All Art is a gift of the Holy Spirit. When this light shines through the mind of a musician, it manifests itself in beautiful harmonies. Again, shining through the mind of a poet, it is seen in fine poetry and poetic prose. When the Light of the Sun of Truth inspires the mind of a painter, he produces marvelous pictures. – Abdu’l-Baha, quoted in Lady Blomfield’s The Chosen Highway, p. 167.

Why? Baha’u’llah, the prophet and founder of the Baha’i Faith, explains:

…the true worth of artists and craftsmen should be appreciated, for they advance the affairs of mankind. – Baha’u’llah, from a tablet translated from the Persian.

How powerful to realize that artists and craftsmen “advance the affairs of mankind.”

The Baha’i writings also say that the arts will, if managed with propriety,

…become the means of sociability and affinity, and sociability and affinity themselves tend to guide others to the truth. – Abdu’l-Baha, Baha’i World Faith, p. 377.

How is this possible? How does it work? A few excerpts from the Baha’i writings provide some explanation:

Endeavor your utmost to compose beautiful poems to be chanted with heavenly music; thus may their beauty affect the minds and impress the hearts of those who listen. – Abdu’l-Baha, Tablets of Abdu’l-Baha, Volume 1, p. 59.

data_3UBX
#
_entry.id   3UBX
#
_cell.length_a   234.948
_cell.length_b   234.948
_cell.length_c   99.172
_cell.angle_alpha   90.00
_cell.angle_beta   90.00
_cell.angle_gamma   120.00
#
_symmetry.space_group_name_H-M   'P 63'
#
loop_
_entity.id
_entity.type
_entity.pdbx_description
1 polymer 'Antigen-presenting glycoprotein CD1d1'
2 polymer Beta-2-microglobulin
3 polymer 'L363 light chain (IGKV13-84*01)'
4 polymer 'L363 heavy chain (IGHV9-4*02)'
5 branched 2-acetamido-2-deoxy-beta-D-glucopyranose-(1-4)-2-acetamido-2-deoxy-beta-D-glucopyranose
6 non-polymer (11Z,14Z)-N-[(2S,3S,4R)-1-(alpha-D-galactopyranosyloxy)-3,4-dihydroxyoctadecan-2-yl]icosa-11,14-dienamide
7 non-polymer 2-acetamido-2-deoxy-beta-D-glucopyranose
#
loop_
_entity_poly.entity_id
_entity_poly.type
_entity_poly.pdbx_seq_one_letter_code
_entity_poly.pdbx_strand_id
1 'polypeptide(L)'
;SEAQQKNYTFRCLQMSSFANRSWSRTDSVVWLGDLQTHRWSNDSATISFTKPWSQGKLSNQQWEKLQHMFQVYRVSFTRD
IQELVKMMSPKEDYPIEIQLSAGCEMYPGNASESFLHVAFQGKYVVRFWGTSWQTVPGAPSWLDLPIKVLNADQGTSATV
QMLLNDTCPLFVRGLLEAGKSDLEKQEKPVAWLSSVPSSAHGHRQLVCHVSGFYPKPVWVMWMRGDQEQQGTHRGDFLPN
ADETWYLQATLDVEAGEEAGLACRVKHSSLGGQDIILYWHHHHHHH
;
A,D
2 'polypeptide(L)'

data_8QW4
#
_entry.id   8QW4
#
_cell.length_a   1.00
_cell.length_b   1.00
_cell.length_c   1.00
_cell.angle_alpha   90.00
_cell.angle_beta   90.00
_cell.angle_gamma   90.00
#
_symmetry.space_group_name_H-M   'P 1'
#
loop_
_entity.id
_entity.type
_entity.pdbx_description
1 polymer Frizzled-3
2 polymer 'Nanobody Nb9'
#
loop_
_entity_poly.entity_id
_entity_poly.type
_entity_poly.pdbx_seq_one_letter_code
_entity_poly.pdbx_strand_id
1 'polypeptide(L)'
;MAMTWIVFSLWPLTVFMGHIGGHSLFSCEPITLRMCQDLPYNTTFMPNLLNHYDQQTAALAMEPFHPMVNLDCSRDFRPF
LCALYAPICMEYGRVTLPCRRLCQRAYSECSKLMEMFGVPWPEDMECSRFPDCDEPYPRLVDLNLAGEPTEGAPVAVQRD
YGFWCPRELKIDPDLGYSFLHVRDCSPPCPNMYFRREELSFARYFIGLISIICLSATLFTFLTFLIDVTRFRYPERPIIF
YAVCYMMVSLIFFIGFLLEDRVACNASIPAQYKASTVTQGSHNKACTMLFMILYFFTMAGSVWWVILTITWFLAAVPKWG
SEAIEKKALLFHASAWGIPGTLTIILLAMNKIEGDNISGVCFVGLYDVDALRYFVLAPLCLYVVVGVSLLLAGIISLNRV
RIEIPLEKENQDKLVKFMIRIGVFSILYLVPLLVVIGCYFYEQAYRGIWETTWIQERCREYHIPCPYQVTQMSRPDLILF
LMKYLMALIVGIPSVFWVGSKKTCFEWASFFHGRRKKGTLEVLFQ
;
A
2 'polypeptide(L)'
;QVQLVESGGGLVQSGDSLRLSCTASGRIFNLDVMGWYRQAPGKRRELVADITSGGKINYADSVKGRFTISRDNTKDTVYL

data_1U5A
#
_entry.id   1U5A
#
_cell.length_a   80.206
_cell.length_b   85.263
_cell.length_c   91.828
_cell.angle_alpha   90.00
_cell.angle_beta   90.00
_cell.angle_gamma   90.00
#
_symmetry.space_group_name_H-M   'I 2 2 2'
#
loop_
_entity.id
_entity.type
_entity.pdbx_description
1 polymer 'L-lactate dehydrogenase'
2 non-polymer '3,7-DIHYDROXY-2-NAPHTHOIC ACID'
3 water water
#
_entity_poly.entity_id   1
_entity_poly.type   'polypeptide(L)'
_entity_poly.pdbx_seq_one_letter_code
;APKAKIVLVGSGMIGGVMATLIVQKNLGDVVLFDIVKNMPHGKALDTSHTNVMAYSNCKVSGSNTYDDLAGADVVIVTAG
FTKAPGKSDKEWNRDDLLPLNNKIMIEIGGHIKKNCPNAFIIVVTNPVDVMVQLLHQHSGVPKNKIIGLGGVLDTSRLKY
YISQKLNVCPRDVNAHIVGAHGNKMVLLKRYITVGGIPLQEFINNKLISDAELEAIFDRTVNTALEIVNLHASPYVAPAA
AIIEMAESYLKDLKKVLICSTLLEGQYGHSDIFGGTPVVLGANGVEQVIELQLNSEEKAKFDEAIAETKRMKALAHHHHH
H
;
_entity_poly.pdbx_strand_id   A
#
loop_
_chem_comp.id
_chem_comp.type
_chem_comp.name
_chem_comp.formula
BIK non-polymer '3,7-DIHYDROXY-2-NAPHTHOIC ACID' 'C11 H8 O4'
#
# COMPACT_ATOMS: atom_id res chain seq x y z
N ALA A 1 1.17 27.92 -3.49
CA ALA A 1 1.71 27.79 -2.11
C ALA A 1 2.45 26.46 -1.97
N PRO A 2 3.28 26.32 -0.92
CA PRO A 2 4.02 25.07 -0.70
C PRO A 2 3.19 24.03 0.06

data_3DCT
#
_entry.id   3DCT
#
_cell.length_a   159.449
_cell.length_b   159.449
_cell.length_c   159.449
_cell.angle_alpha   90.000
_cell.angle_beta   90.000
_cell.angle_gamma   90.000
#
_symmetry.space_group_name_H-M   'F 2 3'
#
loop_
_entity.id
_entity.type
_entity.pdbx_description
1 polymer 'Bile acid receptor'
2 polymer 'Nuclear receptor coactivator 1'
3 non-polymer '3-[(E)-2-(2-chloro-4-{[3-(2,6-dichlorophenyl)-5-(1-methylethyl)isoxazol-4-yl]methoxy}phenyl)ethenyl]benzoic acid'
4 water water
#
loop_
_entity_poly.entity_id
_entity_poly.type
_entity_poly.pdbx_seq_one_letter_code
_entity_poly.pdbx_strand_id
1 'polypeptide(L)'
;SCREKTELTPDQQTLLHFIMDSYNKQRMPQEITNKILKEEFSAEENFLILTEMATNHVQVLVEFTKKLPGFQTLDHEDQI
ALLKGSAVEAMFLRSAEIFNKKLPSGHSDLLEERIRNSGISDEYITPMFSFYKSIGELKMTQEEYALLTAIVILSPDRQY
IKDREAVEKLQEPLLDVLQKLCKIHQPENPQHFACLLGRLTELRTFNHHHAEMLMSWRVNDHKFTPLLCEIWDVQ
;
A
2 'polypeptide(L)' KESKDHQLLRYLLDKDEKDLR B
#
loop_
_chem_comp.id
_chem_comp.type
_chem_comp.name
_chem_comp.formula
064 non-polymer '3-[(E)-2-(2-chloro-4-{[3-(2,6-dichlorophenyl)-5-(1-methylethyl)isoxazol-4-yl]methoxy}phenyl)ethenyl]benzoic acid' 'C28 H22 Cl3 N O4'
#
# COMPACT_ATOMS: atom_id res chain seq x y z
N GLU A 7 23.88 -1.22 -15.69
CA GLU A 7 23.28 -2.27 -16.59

They go on and on, from music:

…although music is a material affair, yet its tremendous effect is spiritual, and its greatest attachment is to the realm of the spirit. – Abdu’l-Baha, “Table Talk,” quoted in Herald of the South, January 13, 1933, pp. 2-3.

to drama:

The drama is of the utmost importance. It has been a great educational power in the past; it will be so again. – Abdu’l-Baha, Abdu’l-Baha in London, p. 93.

The stage will be the pulpit of the future. – Abdu’l-Baha, quoted by Loulie Mathews in The Magazine of the Children of the Kingdom, June 1923.

to visual arts and literature:

Writing is, in itself, a sign of the writer’s soul and intelligence. – Abdu’l-Baha, Paris Talks, p. 91.

to architecture and all other areas of the arts:

It is natural for the heart and spirit to take pleasure and enjoyment in all things that show forth symmetry, harmony, and perfection. For instance: a beautiful house, a well designed garden, a symmetrical line, a graceful motion, a well written book, pleasing garments — in fact, all things that have in themselves grace or beauty are pleasing to the heart and spirit — therefore, it is most certain that a true voice causes deep pleasure. – Abdu’l-Baha, as quoted in “A Brief Account of My Visit to Acca,” pp. 11-14.

After finding all of these references to art in the Baha’i teachings, I took them to heart. They served as the emotional calisthenics that helped me develop my spiritual muscles—which allowed me to keep moving those boulders around in my search for my identity, my spiritual reality.

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  • Aug 17, 2015
    I connected with the quote on affinity and am inspired to keep it in my collection. Thank you Jaine.
  • Aug 11, 2015
    Thank you - helpful and well expressed, and I love the art at the top!